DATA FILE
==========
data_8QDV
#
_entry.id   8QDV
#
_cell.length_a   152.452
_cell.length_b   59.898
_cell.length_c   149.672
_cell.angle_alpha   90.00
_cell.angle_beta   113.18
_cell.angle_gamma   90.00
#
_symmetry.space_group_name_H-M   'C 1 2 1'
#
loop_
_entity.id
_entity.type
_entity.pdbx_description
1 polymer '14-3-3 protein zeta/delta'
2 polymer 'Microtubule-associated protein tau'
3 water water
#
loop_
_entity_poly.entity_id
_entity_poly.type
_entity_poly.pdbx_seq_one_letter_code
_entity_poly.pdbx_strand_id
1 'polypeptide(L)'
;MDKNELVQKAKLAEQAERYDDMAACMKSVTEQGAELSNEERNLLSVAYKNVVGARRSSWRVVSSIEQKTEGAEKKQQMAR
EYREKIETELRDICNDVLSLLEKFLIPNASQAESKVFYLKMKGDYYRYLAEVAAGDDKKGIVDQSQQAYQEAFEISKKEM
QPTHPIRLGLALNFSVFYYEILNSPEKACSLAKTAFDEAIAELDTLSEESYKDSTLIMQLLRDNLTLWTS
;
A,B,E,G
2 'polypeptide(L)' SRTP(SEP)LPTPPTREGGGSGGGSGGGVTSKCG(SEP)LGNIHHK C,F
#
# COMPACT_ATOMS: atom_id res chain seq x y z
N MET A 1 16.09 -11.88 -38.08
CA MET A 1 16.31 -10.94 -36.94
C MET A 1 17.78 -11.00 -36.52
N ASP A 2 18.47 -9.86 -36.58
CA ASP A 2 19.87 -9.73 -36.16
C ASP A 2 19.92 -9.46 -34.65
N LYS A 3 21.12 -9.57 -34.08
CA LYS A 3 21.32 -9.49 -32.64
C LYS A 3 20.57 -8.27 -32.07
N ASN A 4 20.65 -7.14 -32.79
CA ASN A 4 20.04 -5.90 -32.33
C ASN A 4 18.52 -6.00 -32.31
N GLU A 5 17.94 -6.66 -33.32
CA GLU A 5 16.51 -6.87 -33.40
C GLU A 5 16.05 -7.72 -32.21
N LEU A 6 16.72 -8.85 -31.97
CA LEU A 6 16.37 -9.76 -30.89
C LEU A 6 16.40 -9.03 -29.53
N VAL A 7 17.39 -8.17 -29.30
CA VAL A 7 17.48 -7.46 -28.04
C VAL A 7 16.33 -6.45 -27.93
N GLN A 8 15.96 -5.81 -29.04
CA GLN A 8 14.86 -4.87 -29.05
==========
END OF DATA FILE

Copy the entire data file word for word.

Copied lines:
data_8QDV
#
_entry.id   8QDV
#
_cell.length_a   152.452
_cell.length_b   59.898
_cell.length_c   149.672
_cell.angle_alpha   90.00
_cell.angle_beta   113.18
_cell.angle_gamma   90.00
#
_symmetry.space_group_name_H-M   'C 1 2 1'
#
loop_
_entity.id
_entity.type
_entity.pdbx_description
1 polymer '14-3-3 protein zeta/delta'
2 polymer 'Microtubule-associated protein tau'
3 water water
#
loop_
_entity_poly.entity_id
_entity_poly.type
_entity_poly.pdbx_seq_one_letter_code
_entity_poly.pdbx_strand_id
1 'polypeptide(L)'
;MDKNELVQKAKLAEQAERYDDMAACMKSVTEQGAELSNEERNLLSVAYKNVVGARRSSWRVVSSIEQKTEGAEKKQQMAR
EYREKIETELRDICNDVLSLLEKFLIPNASQAESKVFYLKMKGDYYRYLAEVAAGDDKKGIVDQSQQAYQEAFEISKKEM
QPTHPIRLGLALNFSVFYYEILNSPEKACSLAKTAFDEAIAELDTLSEESYKDSTLIMQLLRDNLTLWTS
;
A,B,E,G
2 'polypeptide(L)' SRTP(SEP)LPTPPTREGGGSGGGSGGGVTSKCG(SEP)LGNIHHK C,F
#
# COMPACT_ATOMS: atom_id res chain seq x y z
N MET A 1 16.09 -11.88 -38.08
CA MET A 1 16.31 -10.94 -36.94
C MET A 1 17.78 -11.00 -36.52
N ASP A 2 18.47 -9.86 -36.58
CA ASP A 2 19.87 -9.73 -36.16
C ASP A 2 19.92 -9.46 -34.65
N LYS A 3 21.12 -9.57 -34.08
CA LYS A 3 21.32 -9.49 -32.64
C LYS A 3 20.57 -8.27 -32.07
N ASN A 4 20.65 -7.14 -32.79
CA ASN A 4 20.04 -5.90 -32.33
C ASN A 4 18.52 -6.00 -32.31
N GLU A 5 17.94 -6.66 -33.32
CA GLU A 5 16.51 -6.87 -33.40
C GLU A 5 16.05 -7.72 -32.21
N LEU A 6 16.72 -8.85 -31.97
CA LEU A 6 16.37 -9.76 -30.89
C LEU A 6 16.40 -9.03 -29.53
N VAL A 7 17.39 -8.17 -29.30
CA VAL A 7 17.48 -7.46 -28.04
C VAL A 7 16.33 -6.45 -27.93
N GLN A 8 15.96 -5.81 -29.04
CA GLN A 8 14.86 -4.87 -29.05